I got married in the fall of 1996. I was working as a mid-level manager at a blue-chip MNC, and my career was going well. The small issue was that my husband was in a transferable job, and I was unwilling to compromise with my marital life or my career. Home-officing was not really an option back then, the internet had just entered homes and was still quite expensive and slow.
When I insisted, my manager reluctantly agreed to let me work virtually for a few days a week and commute between Pune and Mumbai for six months, after which they would review whether it could be extended based on my ability to make it work without impacting deliverables.
Over twenty years later, fifteen of which I have spent working in the virtual model, I can safely say that virtual working is a significant enabler.
When I became an entrepreneur with niiti consulting ten years ago, I was determined to set up an organisation where potential and skills were not determined by where one was based but rather on how one delivered value. Many dissuaded me, saying it was not for everyone, or that I couldn’t rely on myself alone to run a company virtually.
But running a virtual organisation for nearly a decade now has made me realise two things—working from home has everything to do with one’s attitude and self-discipline and very little with organisational policy.
Virtuality can vary along four dimensions depending on the organisation:
- Space: The physical location of the employees—are they co-located or dispersed in different places?
- Time: The time zone in which the employees work— are they working the same business hours or are they dispersed across time zones?
- Culture: The employees’ culture—are employees from the same culture or country or from different ones?
- Boundary: The organisational dispersion of work— do the organisational processes stay with the organisation or are they outsourced?
Organisations vary in their virtuality. At one end of the continuum is a company like Amazon.com, which has the entire business model virtual; its employees rarely interact with customers directly. They do, however, interact with each other face-to-face and through technology at several offices around the world.
Then there are companies like Microsoft and IBM with traditional structures but a significant number of telecommuting employees, some located in customers’ offices. Employees work together as teams, which may interact completely face-to-face, completely through technology, or through some combination of the two. The teams may be located in the same time zone or spread around the world.
Increasingly, virtual working has become an interesting option with organisations realising that having employees brave traffic every day for hours erodes their productivity, and that geographies can sometimes play spoilsport in the quest to get the best talent. It is no surprise then that companies now openly advertise flexi and remote working opportunities.
Given that the world is waking up to the stark reality of environmental issues and the struggle to balance carbon footprints and energy overheads with the need to drive economic growth, virtual working structures seem like an interesting choice.
And then we have pandemics like the coronavirus, that gets even the most reluctant virtual worker to realise that work can get done from anywhere! Companies like Twitter have made it mandatory for all employees to work from home in the wake of the pandemic.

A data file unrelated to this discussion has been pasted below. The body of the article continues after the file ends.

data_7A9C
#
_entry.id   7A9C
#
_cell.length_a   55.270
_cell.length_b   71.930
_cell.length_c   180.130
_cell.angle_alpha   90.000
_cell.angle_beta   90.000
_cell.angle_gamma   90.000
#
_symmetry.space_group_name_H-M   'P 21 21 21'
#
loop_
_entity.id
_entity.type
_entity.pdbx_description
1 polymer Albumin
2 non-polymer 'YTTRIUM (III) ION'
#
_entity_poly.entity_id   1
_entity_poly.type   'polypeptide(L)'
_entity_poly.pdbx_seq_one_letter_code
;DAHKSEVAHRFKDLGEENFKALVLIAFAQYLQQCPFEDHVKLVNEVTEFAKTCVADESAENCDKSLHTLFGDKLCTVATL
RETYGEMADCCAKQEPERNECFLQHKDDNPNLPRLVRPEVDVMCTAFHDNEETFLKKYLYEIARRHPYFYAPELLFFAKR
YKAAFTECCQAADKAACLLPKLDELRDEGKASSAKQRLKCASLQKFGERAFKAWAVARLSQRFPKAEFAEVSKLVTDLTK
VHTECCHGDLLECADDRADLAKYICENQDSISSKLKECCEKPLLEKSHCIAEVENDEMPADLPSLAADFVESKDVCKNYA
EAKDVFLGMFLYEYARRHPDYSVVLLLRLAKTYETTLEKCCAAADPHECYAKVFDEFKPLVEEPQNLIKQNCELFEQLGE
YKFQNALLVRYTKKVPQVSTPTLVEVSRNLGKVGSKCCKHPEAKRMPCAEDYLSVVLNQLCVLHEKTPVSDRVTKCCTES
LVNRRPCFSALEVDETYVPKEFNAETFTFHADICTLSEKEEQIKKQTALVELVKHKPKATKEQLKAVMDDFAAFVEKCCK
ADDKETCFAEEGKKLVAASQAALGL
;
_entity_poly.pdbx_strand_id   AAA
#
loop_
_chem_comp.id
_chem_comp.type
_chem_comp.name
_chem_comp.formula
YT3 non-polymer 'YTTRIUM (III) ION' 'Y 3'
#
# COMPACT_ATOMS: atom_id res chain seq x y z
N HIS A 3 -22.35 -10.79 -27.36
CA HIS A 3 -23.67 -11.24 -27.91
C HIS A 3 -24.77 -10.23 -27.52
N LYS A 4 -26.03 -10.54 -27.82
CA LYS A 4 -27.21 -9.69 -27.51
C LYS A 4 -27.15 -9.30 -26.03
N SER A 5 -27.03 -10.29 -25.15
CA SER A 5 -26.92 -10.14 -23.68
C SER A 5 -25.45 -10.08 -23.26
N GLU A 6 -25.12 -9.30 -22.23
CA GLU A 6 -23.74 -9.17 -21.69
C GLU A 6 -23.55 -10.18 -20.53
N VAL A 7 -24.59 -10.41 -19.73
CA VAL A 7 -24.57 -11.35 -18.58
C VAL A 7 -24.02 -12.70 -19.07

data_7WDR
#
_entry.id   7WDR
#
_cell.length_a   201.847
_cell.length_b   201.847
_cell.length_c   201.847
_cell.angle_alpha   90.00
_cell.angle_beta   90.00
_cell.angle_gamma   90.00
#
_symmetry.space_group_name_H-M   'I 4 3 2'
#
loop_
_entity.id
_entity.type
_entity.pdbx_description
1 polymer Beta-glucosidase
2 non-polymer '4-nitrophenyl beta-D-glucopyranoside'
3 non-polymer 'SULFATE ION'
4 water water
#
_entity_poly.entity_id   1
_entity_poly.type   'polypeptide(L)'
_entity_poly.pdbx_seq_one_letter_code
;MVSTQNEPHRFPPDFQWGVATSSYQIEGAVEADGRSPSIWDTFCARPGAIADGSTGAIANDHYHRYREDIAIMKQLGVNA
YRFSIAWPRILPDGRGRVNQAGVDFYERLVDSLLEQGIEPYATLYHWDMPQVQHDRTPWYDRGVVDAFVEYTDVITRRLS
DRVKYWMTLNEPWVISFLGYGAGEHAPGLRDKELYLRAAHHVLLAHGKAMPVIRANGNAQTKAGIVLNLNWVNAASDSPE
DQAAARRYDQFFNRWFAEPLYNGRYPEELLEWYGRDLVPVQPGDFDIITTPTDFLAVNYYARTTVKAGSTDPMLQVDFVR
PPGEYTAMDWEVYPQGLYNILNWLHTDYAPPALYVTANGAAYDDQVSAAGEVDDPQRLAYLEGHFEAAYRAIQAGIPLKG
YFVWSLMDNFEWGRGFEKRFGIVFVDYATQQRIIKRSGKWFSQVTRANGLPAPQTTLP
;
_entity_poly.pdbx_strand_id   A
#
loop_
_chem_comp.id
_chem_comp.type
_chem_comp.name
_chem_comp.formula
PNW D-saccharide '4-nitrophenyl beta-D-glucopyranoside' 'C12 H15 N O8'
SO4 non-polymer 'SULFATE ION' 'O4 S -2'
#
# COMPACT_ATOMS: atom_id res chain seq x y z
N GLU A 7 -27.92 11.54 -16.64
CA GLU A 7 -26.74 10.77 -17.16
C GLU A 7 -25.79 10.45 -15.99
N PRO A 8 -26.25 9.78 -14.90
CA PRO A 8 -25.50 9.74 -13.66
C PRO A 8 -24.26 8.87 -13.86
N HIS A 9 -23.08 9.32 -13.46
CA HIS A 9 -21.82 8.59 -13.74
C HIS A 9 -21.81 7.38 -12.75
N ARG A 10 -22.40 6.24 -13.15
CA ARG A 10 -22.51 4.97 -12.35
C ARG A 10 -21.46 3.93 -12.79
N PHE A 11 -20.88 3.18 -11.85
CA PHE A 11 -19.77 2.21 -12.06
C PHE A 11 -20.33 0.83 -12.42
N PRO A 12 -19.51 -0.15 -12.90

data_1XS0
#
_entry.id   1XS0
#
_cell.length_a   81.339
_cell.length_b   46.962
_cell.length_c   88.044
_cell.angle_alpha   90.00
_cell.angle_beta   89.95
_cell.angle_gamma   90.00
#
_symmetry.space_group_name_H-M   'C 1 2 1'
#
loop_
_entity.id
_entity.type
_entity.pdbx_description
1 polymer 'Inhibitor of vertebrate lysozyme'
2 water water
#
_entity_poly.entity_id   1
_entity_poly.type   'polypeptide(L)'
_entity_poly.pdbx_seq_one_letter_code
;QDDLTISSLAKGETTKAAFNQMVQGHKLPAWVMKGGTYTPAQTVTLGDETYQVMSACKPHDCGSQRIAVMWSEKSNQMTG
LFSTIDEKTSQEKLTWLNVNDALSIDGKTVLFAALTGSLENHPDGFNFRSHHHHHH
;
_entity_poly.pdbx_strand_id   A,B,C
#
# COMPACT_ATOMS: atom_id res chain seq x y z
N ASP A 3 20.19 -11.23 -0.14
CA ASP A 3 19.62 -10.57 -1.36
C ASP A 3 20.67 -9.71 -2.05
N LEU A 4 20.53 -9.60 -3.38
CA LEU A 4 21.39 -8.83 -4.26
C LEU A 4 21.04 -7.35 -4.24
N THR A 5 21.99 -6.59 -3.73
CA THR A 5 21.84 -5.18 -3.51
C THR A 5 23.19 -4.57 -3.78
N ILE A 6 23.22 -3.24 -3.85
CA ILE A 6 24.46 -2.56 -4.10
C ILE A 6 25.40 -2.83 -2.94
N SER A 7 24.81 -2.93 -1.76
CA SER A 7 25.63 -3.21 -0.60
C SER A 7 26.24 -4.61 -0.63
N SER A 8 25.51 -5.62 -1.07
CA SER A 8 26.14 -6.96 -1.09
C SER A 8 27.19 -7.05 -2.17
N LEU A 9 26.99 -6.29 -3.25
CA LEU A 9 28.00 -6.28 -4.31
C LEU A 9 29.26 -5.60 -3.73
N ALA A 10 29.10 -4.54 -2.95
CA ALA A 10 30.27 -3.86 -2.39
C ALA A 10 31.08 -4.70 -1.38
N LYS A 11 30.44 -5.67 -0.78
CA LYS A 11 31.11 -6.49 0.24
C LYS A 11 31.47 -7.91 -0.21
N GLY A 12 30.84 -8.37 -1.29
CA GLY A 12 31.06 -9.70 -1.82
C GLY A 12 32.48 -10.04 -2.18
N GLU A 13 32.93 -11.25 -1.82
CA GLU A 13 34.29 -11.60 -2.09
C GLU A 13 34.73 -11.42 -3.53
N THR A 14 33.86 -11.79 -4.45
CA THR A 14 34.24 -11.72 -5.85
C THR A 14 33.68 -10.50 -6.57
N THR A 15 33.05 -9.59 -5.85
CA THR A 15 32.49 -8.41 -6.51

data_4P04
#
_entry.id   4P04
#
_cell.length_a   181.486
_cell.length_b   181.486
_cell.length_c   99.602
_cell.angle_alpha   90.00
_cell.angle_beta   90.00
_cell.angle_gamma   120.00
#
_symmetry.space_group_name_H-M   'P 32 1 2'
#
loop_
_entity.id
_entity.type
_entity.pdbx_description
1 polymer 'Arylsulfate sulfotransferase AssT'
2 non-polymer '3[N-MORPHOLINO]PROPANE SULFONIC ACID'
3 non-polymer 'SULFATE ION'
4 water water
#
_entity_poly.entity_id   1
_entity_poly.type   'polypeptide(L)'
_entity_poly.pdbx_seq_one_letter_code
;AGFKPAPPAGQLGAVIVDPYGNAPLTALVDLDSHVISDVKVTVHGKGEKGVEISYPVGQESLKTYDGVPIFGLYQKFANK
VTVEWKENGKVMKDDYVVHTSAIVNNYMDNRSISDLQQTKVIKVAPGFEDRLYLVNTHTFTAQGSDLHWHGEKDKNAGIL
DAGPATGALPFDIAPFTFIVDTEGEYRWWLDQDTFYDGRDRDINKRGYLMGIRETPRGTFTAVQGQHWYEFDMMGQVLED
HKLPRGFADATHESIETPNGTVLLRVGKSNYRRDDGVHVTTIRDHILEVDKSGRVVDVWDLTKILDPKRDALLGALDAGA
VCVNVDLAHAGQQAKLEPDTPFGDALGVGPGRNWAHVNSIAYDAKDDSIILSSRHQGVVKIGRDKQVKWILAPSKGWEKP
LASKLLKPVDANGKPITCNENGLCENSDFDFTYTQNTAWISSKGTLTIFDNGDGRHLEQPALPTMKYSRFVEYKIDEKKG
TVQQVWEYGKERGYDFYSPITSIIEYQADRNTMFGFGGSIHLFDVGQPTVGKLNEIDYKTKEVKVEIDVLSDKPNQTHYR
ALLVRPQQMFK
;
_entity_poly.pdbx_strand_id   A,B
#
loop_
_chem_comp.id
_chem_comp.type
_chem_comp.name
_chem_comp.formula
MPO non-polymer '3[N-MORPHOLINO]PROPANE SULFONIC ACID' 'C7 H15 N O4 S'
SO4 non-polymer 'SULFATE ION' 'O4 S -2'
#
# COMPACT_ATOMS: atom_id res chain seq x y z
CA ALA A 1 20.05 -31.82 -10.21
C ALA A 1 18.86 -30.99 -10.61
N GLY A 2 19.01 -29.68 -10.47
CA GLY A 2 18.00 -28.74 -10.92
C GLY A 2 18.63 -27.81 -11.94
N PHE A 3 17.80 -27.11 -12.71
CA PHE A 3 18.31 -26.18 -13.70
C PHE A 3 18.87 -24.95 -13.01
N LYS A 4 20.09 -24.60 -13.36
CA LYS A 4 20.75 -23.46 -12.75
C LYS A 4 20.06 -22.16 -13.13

In a press statement to IANS, Cisco has stated that “since the outbreak began, there has been a 22x increase of traffic on the Webex backbone, connecting China-based Webex users to their global workplaces. Significant growth in the usage of Webex in India has also been observed.”
Even a more traditional company like Unilever has asked its employees to work from home in the wake of the pandemic.
Would this forced shift make remote working more amenable to organisations that didn’t consider it as an option earlier?
Sandhya Shekhar, the former CEO of IIT Madras Research Park, and now an advisor on innovation strategies, says, “Managing people in a virtualised world is very different from dealing with them face-to-face.”
In her book, Managing the Reality of Virtual Organisations, she has framed 16 critical factors that could ‘make or break’ any company choosing to go virtual. In a study that analysed organisations worldwide, she elucidates that the level of harmony across three dimensions—people, process and technology—determine whether virtual working is conducive and if it could lead to profitable and productive enhancement.
Through my experience, I have learnt that the one factor that is non-negotiable in any virtual working setup is Trust. Whether it’s trust between virtual working teams, a client and vendor, or even between reporting relationships, virtual working without trust leads to unproductive and uncomfortable situations.
Another factor that can enable a person or collective choosing to work remotely to maximise productivity and work quality is self-discipline. Narayanan Madhavan, ex-editor of Hindustan Times and now a freelance writer and consultant, says that he gets more time to do things in a virtual setup but admits there are benefits of “going to work” in a structured space. “It helps if you start work at the same time every day and have a dedicated space to work,” he says.